It feels like quite a long time since we wrote last week, so this note is more of a summary of what we have actually been doing in Tenax over the past four weeks since the pandemic panic hit markets.
I think it is widely appreciated amongst our investors that Tenax entered this period with a cautious disposition (some were saying that we were being too cautious). By way of summary, this position was a response to what we saw as expensive debt and equity markets and not reflective of any great prescience as to the spread of COVID-19.
Our greatest concern as we went into this period of chaotic markets was to preserve actual cash resources, to be able to take advantage of opportunities as they arose, and to avoid getting caught in a (lack of) liquidity trap. The pie chart, see right, shows our disposition today, followed by some commentary for the broad sectors.
Cash and UK Treasury
We raised the actual cash level to around 13%, up from 8% at the end of February. This was achieved by sale of three of the floating rate note (FRN) positions (Leeds, Nationwide and Yorkshire Building Society issues), along with the redemption of a JPMorgan USD floating rate note that we held. Cash is the best diversifier and insurance in febrile markets when there is the added risk of disruption and illiquidity in the market-place.
Floating Rate Notes (FRN)
Following the sales noted above, our weighting here is down to 43% from 47% at the end of February. This is not to say that we are unsure about FRN now, they continue to offer attractive returns and risk/reward characteristics, simply adding to our flexibility as above.
Jumping across to the opposite end of the risk spectrum, equities, as this is where there have been the largest number of transactions in the Fund’s portfolio. The S&P 500 and FTSE 100 both broke down on 24th February and, by the Ides of March, had both fallen around 36% from their January highs.
Writing now, we have seen a modest recovery from the extremes of last week and it feels that FTSE 100 might have ‘found a floor’ around the 5000 level. I say ‘feels’ as nothing is certain in this climate. But there is no doubt that there is value on offer in a number of areas and we feel that it is the time to be re-building our exposure. I am quite sure that we will not hit the bottom in a number of the stocks but experience has taught us that we must build positions when all around are fearful, it will be too late by the time we are all relaxing again.
Our weighting to equities is now 8.1%, up from 6.8% at the end of February, which feels like a bit of an understatement as stocks have fallen so far. Among the direct investments, we have been focused on building or adding to positions in higher quality companies, which we feel are the most likely to return to favour and the least likely to suffer lasting damage from the inevitable economic slowdown that is coming. Holdings that we have been building-up as prices came back include: Diageo, Halma, William Morrison, Royal Dutch Shell, Smith & Nephew and Unilever. We have also re-instated our holding in Berkshire Hathaway (that we sold last summer).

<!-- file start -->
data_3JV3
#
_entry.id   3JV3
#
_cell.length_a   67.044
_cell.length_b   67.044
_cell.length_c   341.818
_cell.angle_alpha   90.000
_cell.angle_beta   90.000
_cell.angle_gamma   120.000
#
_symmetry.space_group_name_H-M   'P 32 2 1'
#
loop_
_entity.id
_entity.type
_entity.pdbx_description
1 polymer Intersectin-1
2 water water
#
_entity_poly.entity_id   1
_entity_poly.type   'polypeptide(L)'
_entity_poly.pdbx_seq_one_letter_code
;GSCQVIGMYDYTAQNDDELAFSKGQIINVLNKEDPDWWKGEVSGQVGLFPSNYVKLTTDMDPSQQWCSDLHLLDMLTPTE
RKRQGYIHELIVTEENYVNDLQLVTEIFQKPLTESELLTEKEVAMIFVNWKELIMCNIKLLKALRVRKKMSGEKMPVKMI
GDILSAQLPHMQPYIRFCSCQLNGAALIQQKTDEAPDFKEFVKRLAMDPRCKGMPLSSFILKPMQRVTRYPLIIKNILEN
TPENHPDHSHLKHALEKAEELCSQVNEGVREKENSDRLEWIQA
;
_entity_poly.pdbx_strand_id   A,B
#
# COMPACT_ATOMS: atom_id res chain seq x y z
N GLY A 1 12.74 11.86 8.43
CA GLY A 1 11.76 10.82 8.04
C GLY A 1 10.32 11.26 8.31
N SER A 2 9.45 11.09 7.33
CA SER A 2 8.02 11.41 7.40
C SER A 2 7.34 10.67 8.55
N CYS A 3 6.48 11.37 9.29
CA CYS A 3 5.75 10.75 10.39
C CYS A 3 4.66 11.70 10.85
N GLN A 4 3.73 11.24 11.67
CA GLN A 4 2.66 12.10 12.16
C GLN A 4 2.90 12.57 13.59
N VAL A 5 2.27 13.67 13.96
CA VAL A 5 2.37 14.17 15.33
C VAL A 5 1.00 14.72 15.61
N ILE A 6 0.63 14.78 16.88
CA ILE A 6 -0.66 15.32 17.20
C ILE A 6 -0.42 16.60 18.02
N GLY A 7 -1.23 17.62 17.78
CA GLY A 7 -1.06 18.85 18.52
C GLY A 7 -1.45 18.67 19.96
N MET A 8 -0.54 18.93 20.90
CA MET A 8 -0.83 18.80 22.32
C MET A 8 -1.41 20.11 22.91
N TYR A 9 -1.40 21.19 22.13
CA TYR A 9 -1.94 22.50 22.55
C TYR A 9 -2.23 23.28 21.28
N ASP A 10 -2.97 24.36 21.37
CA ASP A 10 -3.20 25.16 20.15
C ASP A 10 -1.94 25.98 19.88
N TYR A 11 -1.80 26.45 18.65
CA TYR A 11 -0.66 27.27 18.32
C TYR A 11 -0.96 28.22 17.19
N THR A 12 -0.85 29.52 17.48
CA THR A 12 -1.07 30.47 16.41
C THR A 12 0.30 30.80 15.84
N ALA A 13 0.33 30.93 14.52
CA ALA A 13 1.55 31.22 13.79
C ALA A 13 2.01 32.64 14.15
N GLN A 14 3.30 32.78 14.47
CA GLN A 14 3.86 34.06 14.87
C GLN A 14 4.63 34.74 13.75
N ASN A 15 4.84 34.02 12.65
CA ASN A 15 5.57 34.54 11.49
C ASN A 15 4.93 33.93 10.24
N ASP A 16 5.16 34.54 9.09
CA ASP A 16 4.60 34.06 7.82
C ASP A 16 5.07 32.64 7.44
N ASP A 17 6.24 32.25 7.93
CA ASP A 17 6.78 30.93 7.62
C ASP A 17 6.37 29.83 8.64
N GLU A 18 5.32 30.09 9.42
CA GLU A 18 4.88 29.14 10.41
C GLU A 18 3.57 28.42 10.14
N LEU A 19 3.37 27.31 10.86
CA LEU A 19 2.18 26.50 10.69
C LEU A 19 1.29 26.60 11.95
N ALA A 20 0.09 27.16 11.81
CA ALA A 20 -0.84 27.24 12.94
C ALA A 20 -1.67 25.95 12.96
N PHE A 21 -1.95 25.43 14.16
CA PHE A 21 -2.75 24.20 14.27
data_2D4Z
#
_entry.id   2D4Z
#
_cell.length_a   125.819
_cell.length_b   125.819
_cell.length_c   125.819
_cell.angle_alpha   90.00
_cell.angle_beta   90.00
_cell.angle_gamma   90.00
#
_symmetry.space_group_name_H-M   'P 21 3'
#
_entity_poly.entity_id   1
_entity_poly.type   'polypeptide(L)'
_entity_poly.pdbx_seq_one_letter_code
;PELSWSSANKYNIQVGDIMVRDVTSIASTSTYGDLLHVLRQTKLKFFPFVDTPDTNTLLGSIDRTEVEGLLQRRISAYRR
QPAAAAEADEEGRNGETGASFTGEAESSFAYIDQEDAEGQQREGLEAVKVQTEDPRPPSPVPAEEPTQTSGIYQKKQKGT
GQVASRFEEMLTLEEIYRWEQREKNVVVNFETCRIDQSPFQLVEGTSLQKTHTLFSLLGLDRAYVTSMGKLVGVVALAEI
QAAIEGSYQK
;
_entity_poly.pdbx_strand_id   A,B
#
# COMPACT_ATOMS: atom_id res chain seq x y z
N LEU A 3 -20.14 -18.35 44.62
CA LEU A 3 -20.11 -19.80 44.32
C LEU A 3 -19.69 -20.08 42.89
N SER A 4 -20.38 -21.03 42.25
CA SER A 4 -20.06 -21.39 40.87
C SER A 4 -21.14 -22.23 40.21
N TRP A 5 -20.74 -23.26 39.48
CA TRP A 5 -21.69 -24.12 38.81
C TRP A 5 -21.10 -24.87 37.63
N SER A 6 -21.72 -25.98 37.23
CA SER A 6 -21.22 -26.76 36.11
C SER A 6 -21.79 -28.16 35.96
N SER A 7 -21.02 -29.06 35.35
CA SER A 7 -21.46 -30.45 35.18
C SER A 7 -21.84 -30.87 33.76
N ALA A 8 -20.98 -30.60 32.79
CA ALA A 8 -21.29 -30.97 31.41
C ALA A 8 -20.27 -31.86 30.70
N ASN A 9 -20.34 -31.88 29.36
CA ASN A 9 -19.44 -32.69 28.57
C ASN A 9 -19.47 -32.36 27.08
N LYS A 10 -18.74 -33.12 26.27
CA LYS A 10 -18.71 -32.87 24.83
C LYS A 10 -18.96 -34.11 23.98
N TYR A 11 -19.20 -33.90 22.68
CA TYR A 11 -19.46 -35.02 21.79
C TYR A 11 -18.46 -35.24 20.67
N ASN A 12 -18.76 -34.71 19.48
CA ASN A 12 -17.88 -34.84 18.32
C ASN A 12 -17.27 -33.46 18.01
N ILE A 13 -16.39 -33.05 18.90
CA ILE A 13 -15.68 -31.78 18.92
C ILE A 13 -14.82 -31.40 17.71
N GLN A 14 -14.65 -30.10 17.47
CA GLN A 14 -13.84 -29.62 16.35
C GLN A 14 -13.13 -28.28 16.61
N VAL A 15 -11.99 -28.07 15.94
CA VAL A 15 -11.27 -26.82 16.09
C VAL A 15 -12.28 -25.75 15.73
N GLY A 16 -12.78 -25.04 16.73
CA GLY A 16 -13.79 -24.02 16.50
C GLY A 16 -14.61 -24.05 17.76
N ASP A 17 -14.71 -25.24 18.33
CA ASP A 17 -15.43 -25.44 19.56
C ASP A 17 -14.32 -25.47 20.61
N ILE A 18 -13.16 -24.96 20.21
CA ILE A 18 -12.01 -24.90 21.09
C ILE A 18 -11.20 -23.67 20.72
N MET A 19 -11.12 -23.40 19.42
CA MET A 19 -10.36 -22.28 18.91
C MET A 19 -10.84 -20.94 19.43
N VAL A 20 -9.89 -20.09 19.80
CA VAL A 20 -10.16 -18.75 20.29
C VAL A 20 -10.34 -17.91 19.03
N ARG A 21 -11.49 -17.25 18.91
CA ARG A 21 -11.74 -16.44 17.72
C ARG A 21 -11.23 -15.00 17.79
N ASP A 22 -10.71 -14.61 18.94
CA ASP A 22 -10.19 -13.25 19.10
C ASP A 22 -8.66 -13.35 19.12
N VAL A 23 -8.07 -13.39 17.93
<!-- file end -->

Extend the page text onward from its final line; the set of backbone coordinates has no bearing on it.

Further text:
Another area that began to reflect a shift in sentiment, from calm to panic, as equity markets came back, was closed-ended Investment Trusts. Notably last week, these came under sustained selling pressure, driving their share prices down faster than their actual underlying asset values. This presented opportunities in a number of the major trusts, notably AVI Global, Caledonia, F&C and RIT Capital.
Our weighting here is little changed overall (17.4% from 18%), though we have begun to make some additions over the past few days as conditions became calmer. The credit markets have moved broadly in-line with equities, with spreads widening from the end of February until late last week. With the sheer weight of (welcome) support from central banks, there has been a modest shift back to normalcy and even a few new issues to demonstrate this. The most interesting of these being an issue from Diageo yesterday of new 2.875% stock due in 2029, which came on a spread of 255bp over the gilt. We participated in this issue and have also picked-up some existing issues from Credit Suisse and Nationwide.
Last week presented something of a ‘perfect storm’ for a long-only multi asset fund as all asset classes were hit, infrastructure was no exception. Having started the period relatively steadily, the various stock prices broke with a vengeance last week under major selling pressure, reminiscent of what was happening in the investment trust market. We have bought back the HICL Infrastructure that we sold in January and have added to our holdings in BBGI and Gresham Energy Storage.
As we mentioned last week, Jerry and I are perfectly used to working from remote locations so the current strange circumstances do not present us with any practical problems. We hope that all are keeping well.